Thanksgiving is a time to remember God’s mercies. The cultural narrative remembers the first Thanksgiving as a meal shared between the Plymouth colony and the Indians. This three-day festival commemorated both the mercies of God and the hospitality of the native population for the Pilgrim settlers. The Pilgrims were Separatists who broke away from the state church in England. They had loaded up in a boat in Europe, seeking refuge from religious persecution. Over the course of their first year many died and the few supplies they were able to bring on their ship ran out during their first, harsh winter. The tribe provided them with the supplies necessary to make it through that first winter.
Of course, the facts of Thanksgiving’s origins are disputed… after all, we dispute everything nowadays. This harvest-time Thanksgiving meal did happen, however, and it was to celebrate those two things.
Christians today in the US are spending time with family and remembering the mercies of God. As gospel people, we cannot overlook God’s most gracious act on our behalf. Despite our sin and our own inability to fix it, God made a way for us out of death and into life. Paul writes, “So then you are no longer strangers and aliens, but you are fellow citizens with the saints and members of the household of God” (Eph 2:19).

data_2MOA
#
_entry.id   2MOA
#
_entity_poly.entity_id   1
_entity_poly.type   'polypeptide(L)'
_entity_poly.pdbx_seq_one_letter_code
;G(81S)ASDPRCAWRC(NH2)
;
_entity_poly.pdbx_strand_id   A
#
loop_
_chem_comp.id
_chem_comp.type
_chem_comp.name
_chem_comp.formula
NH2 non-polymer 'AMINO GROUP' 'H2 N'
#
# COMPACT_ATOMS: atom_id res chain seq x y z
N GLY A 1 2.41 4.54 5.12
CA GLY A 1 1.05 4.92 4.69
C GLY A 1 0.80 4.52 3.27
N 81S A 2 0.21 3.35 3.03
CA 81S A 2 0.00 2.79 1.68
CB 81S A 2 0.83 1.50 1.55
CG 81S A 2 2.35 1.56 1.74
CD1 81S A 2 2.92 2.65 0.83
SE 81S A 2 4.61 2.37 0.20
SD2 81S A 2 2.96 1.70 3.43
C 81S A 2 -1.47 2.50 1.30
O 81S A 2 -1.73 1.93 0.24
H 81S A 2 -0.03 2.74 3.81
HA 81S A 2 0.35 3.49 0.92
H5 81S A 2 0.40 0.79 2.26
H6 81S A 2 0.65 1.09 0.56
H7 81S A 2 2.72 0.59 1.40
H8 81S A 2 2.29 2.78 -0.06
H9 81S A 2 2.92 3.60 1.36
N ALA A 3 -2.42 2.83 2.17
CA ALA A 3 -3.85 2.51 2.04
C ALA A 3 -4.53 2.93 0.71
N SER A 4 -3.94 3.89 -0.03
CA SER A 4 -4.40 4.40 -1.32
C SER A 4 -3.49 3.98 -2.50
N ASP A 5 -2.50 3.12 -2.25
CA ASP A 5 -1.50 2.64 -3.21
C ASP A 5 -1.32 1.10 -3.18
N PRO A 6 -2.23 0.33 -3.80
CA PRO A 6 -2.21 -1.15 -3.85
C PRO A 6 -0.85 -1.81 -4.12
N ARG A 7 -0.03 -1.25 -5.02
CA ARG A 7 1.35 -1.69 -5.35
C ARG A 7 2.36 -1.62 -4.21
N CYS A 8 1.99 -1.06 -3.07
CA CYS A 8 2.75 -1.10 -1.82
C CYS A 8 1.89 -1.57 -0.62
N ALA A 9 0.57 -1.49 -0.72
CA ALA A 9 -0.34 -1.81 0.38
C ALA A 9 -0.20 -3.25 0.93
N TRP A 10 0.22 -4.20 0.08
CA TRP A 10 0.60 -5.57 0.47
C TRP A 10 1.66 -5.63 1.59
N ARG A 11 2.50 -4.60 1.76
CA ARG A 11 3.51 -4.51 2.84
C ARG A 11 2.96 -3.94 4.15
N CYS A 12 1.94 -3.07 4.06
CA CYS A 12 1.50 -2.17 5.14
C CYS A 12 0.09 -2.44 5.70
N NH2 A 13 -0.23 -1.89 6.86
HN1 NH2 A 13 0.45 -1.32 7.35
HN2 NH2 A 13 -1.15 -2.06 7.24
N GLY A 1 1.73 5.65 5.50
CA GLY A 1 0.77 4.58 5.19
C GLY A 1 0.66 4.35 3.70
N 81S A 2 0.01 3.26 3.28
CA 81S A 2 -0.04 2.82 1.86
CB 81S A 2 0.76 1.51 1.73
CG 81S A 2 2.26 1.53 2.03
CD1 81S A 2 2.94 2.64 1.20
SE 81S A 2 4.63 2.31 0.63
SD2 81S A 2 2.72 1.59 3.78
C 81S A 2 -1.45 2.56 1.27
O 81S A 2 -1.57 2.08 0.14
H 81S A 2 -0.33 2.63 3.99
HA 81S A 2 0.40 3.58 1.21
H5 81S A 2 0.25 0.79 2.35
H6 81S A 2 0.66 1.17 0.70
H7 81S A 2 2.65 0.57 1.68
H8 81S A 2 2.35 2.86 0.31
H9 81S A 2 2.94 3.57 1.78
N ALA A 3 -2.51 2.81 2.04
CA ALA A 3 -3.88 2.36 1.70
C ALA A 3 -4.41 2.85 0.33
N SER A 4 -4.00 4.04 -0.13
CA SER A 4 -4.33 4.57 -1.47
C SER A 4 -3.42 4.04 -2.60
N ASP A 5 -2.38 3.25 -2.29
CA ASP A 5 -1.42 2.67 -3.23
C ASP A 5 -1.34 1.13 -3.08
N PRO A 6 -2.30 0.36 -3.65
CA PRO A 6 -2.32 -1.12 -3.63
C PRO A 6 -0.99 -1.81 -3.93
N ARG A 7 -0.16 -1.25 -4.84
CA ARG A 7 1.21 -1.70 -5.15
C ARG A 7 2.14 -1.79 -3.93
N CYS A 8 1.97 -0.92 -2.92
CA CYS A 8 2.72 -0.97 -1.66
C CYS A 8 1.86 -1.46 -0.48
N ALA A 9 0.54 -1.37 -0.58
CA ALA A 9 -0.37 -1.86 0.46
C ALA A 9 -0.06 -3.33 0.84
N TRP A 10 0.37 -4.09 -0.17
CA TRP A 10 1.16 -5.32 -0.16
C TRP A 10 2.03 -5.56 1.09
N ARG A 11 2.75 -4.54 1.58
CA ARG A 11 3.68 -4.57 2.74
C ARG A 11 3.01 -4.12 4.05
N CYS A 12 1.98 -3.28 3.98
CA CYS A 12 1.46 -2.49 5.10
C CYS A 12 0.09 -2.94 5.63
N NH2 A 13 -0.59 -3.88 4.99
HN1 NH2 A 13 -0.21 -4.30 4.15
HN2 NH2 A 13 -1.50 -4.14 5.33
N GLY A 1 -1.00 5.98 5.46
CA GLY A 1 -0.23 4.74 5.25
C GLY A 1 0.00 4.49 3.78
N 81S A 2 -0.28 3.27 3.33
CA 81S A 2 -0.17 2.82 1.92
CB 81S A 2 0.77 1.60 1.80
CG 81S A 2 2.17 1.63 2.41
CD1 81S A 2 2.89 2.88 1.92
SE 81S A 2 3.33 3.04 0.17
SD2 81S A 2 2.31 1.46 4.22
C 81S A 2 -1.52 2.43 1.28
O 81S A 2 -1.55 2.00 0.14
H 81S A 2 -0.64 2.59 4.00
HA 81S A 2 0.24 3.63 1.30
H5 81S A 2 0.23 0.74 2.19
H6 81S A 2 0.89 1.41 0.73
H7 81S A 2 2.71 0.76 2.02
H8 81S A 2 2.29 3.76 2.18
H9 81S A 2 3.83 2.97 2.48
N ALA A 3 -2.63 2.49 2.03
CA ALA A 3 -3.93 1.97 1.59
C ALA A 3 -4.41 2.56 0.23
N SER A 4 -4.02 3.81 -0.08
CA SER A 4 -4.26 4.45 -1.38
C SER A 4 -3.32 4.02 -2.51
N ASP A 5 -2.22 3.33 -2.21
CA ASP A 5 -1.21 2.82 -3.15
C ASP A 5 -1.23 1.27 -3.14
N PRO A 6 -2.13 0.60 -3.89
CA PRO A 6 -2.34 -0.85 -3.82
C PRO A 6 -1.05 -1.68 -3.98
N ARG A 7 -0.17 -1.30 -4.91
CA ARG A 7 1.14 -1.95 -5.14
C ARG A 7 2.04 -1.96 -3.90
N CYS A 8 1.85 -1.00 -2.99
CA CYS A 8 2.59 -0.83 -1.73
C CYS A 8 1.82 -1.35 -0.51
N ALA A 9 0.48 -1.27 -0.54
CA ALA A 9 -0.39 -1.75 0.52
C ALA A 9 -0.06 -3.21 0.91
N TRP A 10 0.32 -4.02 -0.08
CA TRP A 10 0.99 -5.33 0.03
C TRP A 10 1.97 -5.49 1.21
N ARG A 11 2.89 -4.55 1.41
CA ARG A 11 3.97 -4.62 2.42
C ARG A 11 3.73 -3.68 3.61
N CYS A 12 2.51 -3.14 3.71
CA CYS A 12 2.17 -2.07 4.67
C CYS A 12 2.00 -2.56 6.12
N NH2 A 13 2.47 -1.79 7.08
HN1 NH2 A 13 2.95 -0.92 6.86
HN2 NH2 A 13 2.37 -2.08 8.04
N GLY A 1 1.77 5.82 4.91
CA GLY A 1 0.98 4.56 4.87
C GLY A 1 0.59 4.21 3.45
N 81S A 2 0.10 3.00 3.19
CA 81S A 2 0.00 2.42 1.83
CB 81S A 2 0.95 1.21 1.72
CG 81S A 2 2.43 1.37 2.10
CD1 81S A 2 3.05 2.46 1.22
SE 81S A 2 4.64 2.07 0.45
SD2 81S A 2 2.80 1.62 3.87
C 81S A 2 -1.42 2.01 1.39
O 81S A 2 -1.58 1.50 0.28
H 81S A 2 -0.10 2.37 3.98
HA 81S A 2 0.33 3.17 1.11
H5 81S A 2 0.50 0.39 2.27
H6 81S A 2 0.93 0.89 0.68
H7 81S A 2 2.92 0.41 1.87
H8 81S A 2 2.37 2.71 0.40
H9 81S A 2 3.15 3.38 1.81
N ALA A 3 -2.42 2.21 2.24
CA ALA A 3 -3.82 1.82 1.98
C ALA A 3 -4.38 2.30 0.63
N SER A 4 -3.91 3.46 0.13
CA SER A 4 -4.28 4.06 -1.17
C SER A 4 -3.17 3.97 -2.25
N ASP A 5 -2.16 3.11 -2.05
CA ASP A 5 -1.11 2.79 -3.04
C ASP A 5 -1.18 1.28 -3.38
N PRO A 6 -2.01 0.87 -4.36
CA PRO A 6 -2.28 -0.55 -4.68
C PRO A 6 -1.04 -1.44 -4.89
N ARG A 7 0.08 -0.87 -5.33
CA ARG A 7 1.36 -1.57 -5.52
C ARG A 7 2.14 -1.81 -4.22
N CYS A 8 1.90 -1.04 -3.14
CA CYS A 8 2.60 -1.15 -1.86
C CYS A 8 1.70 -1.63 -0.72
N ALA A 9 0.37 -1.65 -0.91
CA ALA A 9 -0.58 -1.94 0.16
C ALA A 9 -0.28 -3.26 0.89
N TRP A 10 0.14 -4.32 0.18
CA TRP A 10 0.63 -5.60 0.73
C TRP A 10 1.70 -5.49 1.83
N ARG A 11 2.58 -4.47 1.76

Believer, as you sit around your family table today, feasting with family and members of your household, remember that we await the preparation of another feast. If you are in Christ, then you are a member of the household of God, and a table is being prepared for you and for me.
But this holiday season, I want to challenge you to do more than think on these things. I want to challenge you to imitate them. We Christians all know it is both our responsibility and our pleasure to imitate our Lord. Again, Paul writes,
“Do nothing from selfish ambition or conceit, but in humility count others more significant than yourselves. Let each of you look not only to his own interests, but also to the interests of others. Have this mind among yourselves, which is yours in Christ Jesus, who, though he was in the form of God, did not count equality with God a thing to be grasped, but emptied himself, by taking the form of a servant, being born in the likeness of men. And being found in human form, he humbled himself by becoming obedient to the point of death, even death on a cross” (Phil 2:3-8).
We have been given much. God has provided for us in our poverty out of his great abundance, and we are called to do the same for others.